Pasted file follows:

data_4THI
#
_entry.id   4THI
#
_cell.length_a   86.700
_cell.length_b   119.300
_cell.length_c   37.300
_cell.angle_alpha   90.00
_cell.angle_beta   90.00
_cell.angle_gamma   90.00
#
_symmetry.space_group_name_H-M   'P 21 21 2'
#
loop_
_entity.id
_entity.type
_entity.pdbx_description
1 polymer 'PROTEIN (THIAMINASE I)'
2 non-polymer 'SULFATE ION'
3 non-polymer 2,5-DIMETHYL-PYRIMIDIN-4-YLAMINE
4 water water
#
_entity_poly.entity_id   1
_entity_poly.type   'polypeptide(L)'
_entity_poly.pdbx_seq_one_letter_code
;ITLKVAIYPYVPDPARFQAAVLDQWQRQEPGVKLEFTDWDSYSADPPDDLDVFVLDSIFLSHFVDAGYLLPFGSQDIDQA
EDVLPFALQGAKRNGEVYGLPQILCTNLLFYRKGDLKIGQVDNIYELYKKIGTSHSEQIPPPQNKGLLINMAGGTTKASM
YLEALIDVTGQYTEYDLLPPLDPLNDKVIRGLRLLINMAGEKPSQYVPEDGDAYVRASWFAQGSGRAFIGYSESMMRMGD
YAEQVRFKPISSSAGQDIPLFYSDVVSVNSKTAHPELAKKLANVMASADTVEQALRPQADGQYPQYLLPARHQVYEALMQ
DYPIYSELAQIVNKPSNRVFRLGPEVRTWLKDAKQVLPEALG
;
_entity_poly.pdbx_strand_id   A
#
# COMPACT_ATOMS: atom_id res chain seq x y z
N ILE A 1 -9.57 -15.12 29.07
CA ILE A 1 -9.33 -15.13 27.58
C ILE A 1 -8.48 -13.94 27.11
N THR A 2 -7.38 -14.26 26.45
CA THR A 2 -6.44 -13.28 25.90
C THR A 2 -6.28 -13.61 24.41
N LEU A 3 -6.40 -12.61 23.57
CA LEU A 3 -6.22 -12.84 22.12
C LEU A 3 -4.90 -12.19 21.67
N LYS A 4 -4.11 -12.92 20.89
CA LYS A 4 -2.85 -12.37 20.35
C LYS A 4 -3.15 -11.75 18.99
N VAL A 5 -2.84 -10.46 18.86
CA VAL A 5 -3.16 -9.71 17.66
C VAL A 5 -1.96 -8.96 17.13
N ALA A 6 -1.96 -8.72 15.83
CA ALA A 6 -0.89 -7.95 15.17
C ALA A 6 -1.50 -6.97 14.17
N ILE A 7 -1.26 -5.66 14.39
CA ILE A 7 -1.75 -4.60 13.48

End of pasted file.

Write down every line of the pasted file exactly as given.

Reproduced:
data_4THI
#
_entry.id   4THI
#
_cell.length_a   86.700
_cell.length_b   119.300
_cell.length_c   37.300
_cell.angle_alpha   90.00
_cell.angle_beta   90.00
_cell.angle_gamma   90.00
#
_symmetry.space_group_name_H-M   'P 21 21 2'
#
loop_
_entity.id
_entity.type
_entity.pdbx_description
1 polymer 'PROTEIN (THIAMINASE I)'
2 non-polymer 'SULFATE ION'
3 non-polymer 2,5-DIMETHYL-PYRIMIDIN-4-YLAMINE
4 water water
#
_entity_poly.entity_id   1
_entity_poly.type   'polypeptide(L)'
_entity_poly.pdbx_seq_one_letter_code
;ITLKVAIYPYVPDPARFQAAVLDQWQRQEPGVKLEFTDWDSYSADPPDDLDVFVLDSIFLSHFVDAGYLLPFGSQDIDQA
EDVLPFALQGAKRNGEVYGLPQILCTNLLFYRKGDLKIGQVDNIYELYKKIGTSHSEQIPPPQNKGLLINMAGGTTKASM
YLEALIDVTGQYTEYDLLPPLDPLNDKVIRGLRLLINMAGEKPSQYVPEDGDAYVRASWFAQGSGRAFIGYSESMMRMGD
YAEQVRFKPISSSAGQDIPLFYSDVVSVNSKTAHPELAKKLANVMASADTVEQALRPQADGQYPQYLLPARHQVYEALMQ
DYPIYSELAQIVNKPSNRVFRLGPEVRTWLKDAKQVLPEALG
;
_entity_poly.pdbx_strand_id   A
#
# COMPACT_ATOMS: atom_id res chain seq x y z
N ILE A 1 -9.57 -15.12 29.07
CA ILE A 1 -9.33 -15.13 27.58
C ILE A 1 -8.48 -13.94 27.11
N THR A 2 -7.38 -14.26 26.45
CA THR A 2 -6.44 -13.28 25.90
C THR A 2 -6.28 -13.61 24.41
N LEU A 3 -6.40 -12.61 23.57
CA LEU A 3 -6.22 -12.84 22.12
C LEU A 3 -4.90 -12.19 21.67
N LYS A 4 -4.11 -12.92 20.89
CA LYS A 4 -2.85 -12.37 20.35
C LYS A 4 -3.15 -11.75 18.99
N VAL A 5 -2.84 -10.46 18.86
CA VAL A 5 -3.16 -9.71 17.66
C VAL A 5 -1.96 -8.96 17.13
N ALA A 6 -1.96 -8.72 15.83
CA ALA A 6 -0.89 -7.95 15.17
C ALA A 6 -1.50 -6.97 14.17
N ILE A 7 -1.26 -5.66 14.39
CA ILE A 7 -1.75 -4.60 13.48